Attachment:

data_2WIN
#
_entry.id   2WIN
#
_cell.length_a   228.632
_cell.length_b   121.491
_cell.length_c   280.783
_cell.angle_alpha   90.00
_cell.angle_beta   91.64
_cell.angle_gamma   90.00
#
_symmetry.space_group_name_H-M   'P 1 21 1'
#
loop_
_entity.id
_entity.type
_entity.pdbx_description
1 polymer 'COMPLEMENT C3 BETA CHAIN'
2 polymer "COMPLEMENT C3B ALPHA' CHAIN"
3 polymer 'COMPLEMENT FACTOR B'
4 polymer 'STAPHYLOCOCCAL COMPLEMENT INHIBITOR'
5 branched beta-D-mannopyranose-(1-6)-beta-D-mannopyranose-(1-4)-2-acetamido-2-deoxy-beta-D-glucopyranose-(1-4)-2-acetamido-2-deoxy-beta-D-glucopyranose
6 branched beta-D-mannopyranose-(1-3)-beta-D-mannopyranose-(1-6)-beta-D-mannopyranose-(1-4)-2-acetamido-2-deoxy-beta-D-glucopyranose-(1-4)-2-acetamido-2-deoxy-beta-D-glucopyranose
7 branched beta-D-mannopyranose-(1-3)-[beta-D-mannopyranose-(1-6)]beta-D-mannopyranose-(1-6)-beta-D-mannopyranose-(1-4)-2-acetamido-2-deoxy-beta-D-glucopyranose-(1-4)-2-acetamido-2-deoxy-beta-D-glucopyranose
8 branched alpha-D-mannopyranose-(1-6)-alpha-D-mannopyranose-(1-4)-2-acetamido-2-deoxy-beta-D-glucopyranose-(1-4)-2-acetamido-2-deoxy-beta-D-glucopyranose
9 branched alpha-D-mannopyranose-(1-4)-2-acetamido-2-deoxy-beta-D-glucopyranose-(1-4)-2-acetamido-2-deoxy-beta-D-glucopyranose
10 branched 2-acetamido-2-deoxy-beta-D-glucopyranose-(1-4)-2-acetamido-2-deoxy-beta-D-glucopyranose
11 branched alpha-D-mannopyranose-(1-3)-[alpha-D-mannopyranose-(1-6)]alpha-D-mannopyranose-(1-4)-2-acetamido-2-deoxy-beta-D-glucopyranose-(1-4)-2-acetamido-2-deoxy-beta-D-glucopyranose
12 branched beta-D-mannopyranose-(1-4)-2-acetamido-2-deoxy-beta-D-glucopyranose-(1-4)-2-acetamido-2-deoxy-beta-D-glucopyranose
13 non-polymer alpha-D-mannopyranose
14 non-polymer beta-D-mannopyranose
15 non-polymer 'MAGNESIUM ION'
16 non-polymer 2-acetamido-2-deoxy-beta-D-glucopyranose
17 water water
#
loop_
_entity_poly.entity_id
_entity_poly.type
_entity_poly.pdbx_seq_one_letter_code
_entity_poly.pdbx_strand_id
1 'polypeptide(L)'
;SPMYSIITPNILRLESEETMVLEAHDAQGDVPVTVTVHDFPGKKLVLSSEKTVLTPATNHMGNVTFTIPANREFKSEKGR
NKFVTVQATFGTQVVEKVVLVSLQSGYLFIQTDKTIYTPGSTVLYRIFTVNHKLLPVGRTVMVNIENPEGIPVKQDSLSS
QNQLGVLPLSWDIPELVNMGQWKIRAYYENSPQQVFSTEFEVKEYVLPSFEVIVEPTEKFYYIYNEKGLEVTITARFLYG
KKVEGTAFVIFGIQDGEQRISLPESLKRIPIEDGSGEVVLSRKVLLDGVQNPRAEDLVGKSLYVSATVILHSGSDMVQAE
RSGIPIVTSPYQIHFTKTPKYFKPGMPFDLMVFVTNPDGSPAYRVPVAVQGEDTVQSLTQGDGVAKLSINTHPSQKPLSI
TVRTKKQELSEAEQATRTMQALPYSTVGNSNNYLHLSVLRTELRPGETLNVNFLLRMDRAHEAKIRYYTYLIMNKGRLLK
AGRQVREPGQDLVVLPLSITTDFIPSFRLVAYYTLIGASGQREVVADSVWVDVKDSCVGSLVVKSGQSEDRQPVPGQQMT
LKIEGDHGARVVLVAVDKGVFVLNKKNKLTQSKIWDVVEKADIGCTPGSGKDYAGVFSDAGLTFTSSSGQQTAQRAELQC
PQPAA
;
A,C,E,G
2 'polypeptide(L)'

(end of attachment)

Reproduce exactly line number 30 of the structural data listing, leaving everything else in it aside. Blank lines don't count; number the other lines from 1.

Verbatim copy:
13 non-polymer alpha-D-mannopyranose